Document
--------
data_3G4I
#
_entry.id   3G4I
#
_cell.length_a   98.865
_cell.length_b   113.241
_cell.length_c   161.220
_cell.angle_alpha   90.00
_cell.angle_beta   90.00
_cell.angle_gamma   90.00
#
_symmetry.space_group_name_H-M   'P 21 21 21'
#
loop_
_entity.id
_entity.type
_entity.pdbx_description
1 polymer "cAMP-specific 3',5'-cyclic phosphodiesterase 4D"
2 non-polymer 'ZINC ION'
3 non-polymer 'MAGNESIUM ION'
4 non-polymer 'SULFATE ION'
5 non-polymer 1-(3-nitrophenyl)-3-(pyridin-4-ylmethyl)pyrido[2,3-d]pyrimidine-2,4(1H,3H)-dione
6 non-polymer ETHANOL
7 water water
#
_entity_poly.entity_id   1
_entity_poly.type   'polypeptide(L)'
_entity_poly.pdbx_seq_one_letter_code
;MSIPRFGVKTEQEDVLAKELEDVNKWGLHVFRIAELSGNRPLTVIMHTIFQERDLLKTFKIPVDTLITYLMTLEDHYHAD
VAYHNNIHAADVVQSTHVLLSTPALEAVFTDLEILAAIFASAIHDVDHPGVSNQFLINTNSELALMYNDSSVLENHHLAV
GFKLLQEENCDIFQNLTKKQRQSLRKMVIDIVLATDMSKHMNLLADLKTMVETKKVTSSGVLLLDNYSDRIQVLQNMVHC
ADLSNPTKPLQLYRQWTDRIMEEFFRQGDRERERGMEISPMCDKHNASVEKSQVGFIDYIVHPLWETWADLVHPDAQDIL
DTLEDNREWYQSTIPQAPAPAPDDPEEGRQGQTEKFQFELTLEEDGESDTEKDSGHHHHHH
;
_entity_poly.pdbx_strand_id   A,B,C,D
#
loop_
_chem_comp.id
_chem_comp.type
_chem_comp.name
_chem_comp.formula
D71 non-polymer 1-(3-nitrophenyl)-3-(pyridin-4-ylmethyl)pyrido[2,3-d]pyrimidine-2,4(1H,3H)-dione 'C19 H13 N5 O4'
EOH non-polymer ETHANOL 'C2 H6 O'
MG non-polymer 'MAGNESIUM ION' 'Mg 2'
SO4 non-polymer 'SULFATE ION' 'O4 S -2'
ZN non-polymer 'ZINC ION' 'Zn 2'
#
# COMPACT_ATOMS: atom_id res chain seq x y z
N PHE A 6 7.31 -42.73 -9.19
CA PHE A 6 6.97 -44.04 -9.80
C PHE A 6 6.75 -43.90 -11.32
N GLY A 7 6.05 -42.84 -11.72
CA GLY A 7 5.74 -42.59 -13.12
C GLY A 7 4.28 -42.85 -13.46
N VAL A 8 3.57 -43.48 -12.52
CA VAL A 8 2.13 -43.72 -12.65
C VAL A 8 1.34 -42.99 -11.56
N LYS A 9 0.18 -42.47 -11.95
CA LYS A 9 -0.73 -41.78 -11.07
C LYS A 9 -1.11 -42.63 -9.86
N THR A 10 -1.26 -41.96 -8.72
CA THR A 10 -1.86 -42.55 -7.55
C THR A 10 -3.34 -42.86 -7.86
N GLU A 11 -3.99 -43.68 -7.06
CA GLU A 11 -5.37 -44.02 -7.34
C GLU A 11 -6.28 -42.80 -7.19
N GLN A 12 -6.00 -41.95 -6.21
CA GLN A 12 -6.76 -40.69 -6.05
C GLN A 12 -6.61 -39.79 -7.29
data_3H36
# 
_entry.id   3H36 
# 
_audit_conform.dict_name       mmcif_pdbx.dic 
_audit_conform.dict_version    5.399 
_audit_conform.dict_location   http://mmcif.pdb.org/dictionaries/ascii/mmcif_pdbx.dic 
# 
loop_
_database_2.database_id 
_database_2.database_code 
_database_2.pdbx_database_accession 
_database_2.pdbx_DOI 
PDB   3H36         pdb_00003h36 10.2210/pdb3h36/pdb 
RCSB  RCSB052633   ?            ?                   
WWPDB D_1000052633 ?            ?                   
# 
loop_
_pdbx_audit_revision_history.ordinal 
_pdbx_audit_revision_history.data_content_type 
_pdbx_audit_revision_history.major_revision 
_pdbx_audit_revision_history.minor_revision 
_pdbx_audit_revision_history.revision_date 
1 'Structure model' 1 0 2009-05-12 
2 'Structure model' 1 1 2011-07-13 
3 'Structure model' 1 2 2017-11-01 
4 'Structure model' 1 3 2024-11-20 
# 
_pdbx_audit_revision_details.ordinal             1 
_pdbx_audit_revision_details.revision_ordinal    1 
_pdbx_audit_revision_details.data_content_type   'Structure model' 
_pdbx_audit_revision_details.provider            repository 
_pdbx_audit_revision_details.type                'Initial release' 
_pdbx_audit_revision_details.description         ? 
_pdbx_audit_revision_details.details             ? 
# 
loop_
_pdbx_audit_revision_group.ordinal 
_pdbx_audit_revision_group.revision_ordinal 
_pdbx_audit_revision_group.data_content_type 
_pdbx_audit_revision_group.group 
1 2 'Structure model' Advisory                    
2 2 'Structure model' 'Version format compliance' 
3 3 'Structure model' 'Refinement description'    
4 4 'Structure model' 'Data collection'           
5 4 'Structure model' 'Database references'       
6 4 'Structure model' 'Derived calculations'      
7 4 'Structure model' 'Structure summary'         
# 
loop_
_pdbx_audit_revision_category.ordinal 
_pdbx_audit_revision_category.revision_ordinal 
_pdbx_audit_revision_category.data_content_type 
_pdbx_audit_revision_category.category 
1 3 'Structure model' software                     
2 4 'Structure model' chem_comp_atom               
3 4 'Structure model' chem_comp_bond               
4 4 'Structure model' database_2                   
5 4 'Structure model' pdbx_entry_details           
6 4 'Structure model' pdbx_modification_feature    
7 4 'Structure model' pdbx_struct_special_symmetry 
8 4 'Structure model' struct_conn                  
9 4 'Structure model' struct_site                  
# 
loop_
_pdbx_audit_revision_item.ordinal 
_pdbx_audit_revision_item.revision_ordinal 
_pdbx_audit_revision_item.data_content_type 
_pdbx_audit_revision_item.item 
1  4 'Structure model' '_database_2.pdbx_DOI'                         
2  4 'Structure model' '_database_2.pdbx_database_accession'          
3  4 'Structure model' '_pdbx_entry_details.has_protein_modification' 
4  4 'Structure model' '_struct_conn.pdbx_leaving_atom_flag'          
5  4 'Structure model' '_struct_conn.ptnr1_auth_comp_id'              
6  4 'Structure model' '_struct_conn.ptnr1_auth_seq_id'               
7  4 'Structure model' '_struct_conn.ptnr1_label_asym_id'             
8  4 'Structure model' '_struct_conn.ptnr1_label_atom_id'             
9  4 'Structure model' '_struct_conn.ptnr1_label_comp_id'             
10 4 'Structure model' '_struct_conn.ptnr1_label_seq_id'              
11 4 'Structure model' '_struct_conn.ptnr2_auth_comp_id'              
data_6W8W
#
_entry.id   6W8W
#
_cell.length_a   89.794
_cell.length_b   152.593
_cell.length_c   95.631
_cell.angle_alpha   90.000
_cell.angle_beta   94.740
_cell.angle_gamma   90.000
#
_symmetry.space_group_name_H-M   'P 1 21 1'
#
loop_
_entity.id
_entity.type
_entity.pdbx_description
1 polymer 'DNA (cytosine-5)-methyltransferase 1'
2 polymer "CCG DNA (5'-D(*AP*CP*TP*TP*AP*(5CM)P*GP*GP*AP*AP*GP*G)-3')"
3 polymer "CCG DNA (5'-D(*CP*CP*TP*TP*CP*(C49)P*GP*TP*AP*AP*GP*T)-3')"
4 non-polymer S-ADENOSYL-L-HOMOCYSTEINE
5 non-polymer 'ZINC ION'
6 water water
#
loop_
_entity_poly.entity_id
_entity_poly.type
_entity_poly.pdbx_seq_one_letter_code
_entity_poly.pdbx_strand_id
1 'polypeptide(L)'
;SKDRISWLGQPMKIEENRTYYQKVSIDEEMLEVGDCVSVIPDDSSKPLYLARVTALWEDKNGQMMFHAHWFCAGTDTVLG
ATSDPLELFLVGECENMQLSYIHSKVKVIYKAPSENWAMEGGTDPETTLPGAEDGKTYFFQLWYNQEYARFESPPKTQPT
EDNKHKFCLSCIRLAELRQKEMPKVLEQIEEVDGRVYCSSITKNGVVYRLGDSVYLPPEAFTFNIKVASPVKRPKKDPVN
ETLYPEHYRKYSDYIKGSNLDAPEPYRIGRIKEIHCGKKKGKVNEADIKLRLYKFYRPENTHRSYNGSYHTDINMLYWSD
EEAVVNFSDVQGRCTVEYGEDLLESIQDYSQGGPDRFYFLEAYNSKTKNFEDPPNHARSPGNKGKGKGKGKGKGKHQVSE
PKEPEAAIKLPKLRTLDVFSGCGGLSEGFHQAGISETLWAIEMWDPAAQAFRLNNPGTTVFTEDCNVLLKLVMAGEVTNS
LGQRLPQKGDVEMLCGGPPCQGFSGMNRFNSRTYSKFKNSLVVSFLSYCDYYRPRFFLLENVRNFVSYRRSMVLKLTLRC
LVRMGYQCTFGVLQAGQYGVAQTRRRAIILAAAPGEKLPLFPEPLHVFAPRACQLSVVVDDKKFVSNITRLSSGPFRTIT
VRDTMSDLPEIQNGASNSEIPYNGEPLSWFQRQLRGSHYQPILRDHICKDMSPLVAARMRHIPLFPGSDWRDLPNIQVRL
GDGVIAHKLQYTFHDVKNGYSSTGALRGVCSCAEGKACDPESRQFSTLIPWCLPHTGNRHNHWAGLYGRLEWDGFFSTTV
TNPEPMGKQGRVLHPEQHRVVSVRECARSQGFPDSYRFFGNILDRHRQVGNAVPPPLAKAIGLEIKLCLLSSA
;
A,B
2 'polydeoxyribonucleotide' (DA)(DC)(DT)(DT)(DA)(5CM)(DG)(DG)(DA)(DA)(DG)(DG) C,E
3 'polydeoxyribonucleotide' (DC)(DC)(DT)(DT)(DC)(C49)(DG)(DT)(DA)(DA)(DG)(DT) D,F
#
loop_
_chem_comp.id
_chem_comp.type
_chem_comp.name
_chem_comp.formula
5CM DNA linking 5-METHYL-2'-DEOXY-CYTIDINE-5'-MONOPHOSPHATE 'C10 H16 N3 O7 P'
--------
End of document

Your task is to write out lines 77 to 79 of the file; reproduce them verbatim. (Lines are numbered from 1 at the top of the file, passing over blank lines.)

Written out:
# 
loop_
_database_2.database_id 